One of the other things I am very pleased to see is the numbers of people now getting involved with tournament fishing.  Heck the level of competition today is 10 times what it was back when I started out.  Even at the local Bass Club level there are a lot of very good fishermen.  Now with High Schools and Colleges having Bass Teams competing, the level of competition is getting higher with each day.  Heck I wish there were Bass Fishing Teams when I was growing up! I tell you no matter the tournament, location or level you are fishing you will be competing against some great fishermen. 

Well there you have it folks, some of my thoughts, opinions and plain ramblings from my many years of tournament fishing.  In closing I hope this has given each of you some food for thought. I also want to wish each of you much luck in your tournament fishing.

Until next time, Tight Lines and Take a Kid Fishing!!
You can follow me on:
Twitter - @BHOAdventures 
FaceBook - Derek Herring Fishing 
National Pro Staff - Derek Herring Fishing

Also check out the great folks that help make my fishing adventures possible and the tackle I use and trust. 

Sunday, April 30, 2017

So You Want to be a Pro Staffer

Fishermen today live in a world surrounded with Social Media.  This has made it very easy for fisherman to show off their catch, communicate with other fishermen and provide helpful information to other fishermen.  However the most important thing Social Media has provided is a much better chance to get noticed by companies that want people to promote their products.  If you are looking to get added onto a company’s Pro Staff the first thing that folks need to understand is these companies are looking for Promotional (Pro) Staff and not Professional Fishermen.  Professional Fishermen make their living fishing, where Promotional Staff have normal 40 hour a week jobs or go to school, but on the side they promote the fishing products they use.  In most cases Pro Staffers do not get paid to promote products, but they do receive discounts and in some cases free products to test and promote.  A good Promotional Staff program is very important to these companies as it is a great method of advertising their products.  It is also a great opportunity for fishermen that want to start getting involved in the fishing industry while getting some discounts on the tackle they use to fish.  Also those really good Pro Staffers that promote products very well and also do very well in tournament fishing stand a chance to move up to the next level.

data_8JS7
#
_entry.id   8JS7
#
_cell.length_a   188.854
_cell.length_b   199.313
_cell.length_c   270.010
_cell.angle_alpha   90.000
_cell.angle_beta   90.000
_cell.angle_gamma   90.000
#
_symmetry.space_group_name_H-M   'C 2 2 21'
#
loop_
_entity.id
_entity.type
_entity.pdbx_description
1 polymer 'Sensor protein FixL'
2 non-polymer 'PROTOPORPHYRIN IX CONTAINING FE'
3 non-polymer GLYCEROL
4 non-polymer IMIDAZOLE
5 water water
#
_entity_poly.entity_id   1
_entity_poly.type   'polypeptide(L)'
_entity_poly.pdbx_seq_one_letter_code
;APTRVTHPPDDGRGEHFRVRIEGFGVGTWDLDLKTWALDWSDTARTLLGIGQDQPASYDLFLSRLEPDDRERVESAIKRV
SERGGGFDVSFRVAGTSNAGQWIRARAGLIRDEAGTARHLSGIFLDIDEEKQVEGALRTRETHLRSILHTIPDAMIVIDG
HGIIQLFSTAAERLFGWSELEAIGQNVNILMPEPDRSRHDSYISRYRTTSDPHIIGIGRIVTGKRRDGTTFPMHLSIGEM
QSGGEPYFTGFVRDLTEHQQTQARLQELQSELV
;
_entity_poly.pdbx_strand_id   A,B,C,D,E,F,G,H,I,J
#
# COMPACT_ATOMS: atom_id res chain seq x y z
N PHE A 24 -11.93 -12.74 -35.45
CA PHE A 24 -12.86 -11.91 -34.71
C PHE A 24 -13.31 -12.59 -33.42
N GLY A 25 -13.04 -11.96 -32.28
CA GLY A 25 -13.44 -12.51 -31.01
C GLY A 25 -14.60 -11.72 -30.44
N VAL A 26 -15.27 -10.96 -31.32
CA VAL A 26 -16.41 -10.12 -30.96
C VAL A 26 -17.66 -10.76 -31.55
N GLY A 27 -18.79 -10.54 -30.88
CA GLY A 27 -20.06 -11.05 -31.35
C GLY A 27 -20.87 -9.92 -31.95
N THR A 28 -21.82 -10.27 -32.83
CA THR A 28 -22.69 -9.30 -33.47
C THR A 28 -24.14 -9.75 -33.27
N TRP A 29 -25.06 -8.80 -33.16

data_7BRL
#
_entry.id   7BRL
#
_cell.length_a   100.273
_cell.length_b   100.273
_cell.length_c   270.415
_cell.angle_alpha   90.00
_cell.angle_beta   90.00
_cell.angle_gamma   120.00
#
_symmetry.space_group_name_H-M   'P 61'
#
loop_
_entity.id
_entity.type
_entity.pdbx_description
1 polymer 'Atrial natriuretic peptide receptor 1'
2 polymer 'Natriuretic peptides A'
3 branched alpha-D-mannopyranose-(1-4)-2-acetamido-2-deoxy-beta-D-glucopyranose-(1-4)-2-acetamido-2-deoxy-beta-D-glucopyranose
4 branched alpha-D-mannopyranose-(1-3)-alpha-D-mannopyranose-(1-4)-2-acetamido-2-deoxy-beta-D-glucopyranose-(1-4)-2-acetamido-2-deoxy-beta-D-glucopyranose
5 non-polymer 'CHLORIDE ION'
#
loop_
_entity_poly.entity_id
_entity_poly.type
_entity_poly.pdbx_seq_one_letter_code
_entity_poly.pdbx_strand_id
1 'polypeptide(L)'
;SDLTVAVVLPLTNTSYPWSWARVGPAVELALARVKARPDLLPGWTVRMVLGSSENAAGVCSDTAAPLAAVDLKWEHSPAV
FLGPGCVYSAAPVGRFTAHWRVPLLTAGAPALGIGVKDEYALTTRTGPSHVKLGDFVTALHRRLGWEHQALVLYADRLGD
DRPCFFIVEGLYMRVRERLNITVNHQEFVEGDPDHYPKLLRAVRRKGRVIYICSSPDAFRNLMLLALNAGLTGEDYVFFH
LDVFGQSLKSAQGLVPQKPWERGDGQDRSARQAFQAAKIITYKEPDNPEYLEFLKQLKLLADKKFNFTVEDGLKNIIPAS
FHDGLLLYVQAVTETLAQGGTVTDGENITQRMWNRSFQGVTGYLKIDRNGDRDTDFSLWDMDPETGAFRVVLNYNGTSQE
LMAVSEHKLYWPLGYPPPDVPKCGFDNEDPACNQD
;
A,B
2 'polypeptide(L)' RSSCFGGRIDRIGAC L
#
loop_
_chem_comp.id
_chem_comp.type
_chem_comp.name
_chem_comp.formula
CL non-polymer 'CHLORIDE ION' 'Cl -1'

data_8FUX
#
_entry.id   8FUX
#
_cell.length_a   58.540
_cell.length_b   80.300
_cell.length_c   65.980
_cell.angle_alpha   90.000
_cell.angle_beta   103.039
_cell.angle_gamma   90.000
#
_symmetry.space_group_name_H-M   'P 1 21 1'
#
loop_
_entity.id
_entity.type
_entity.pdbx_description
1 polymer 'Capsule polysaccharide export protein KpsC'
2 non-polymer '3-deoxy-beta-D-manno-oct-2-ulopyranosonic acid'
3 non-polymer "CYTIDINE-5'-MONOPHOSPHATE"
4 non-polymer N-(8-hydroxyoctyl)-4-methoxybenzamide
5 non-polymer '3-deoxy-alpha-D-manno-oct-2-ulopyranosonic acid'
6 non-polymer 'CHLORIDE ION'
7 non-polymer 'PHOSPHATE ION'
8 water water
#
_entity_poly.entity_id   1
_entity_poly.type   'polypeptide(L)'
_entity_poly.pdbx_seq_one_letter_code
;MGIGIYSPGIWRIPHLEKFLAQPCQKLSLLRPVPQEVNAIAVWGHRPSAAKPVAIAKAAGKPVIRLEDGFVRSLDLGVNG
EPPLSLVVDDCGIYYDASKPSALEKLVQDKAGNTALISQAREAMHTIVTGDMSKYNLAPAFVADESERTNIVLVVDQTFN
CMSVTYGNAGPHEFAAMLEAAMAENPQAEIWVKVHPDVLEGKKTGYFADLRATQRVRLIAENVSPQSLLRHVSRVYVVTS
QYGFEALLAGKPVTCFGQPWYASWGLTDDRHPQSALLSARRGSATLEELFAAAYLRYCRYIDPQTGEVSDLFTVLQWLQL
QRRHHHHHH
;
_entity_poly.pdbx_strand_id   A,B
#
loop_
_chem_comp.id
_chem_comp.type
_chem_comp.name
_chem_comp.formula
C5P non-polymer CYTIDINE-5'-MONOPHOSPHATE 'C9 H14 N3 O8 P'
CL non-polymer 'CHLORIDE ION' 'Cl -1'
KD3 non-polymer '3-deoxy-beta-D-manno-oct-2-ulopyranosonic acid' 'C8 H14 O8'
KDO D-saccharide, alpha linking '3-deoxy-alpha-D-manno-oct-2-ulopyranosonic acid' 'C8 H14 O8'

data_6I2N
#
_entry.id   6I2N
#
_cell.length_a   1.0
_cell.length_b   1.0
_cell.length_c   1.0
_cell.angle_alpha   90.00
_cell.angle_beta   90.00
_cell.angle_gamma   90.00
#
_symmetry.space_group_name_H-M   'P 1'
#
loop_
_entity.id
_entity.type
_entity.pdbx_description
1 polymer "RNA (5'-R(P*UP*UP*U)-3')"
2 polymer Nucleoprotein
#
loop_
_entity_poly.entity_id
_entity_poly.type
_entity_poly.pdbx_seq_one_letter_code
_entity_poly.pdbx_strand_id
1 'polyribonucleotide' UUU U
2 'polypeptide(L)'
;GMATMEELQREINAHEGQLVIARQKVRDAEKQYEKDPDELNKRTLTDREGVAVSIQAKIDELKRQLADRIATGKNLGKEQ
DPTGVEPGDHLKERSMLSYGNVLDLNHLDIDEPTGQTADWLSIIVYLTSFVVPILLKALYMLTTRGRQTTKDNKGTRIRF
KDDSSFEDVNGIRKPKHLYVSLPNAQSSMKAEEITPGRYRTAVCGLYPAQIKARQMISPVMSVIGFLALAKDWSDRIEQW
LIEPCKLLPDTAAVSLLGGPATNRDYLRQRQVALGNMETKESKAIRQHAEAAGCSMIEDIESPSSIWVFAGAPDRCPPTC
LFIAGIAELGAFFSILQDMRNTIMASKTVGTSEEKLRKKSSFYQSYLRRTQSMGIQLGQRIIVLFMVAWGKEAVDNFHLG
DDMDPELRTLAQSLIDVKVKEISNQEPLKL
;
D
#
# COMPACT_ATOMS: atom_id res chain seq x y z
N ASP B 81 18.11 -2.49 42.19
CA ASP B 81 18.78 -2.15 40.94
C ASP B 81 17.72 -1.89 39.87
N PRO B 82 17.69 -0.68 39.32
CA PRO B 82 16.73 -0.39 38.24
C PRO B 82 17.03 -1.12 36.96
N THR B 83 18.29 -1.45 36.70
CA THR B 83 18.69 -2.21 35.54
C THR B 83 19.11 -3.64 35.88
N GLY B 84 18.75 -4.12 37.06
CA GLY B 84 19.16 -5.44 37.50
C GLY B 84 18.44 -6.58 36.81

So how does someone go about getting selected to a company’s Pro Staff?  Getting noticed is the biggest hurdle for a fisherman looking to get selected by a company.  There are many ways to get noticed and in today’s world of Social Media it has become much easier.  Now I’m not telling you that you can get a Facebook Page, Twitter Account or a National Pro Staff Account and you will selected for a Pro Staff.  No I’m telling you that the tools are there for you to use, if you use them right.  Remember you are posting to get noticed not only by companies, but other fishermen.  If other fishermen aren’t following you and liking your posts chances are neither are tackle companies. There are two ways to be noticed, in a good manner and in a bad manner.  To get noticed in a good manner is the goal so here are some Do’s and Don’ts that will help in your Social Media Posts:
 1 – Always have a very good profile with a very good picture of yourself, with a good fish you caught if possible.  Make sure you put a lot of information in your profile about your fishing and your goals for fishing in the future.  Make sure to list any fishing accomplishment you have.
2 – Post good pictures of yourself and your catch whenever and as much as possible.
3 – Post good pictures of the baits you use and how you use them.  The same goes for your rods and reels.  Always explain why you use or like your tackle.
4 – Make sure to always give details of your catch.  Make sure to include what bait, rod, reel and line that were used to make the catch.  It is also helpful for you to talk about the method you used to catch your fish.

5 – Always reply to comments on your posts and try to answer any questions that are asked.  Even if the comment doesn’t set well with you take the higher ground in your reply.
6 - You need to be proactive and research the company and products you plan on promoting.  Be knowledgeable so you can make the best post possible and also be able to answer any questions that may be asked about the company and their products.  You want people to believe you know what you are talking about and not give them any information that turns out to be wrong.  Giving wrong or bad information looks bad for both you and the company you are promoting.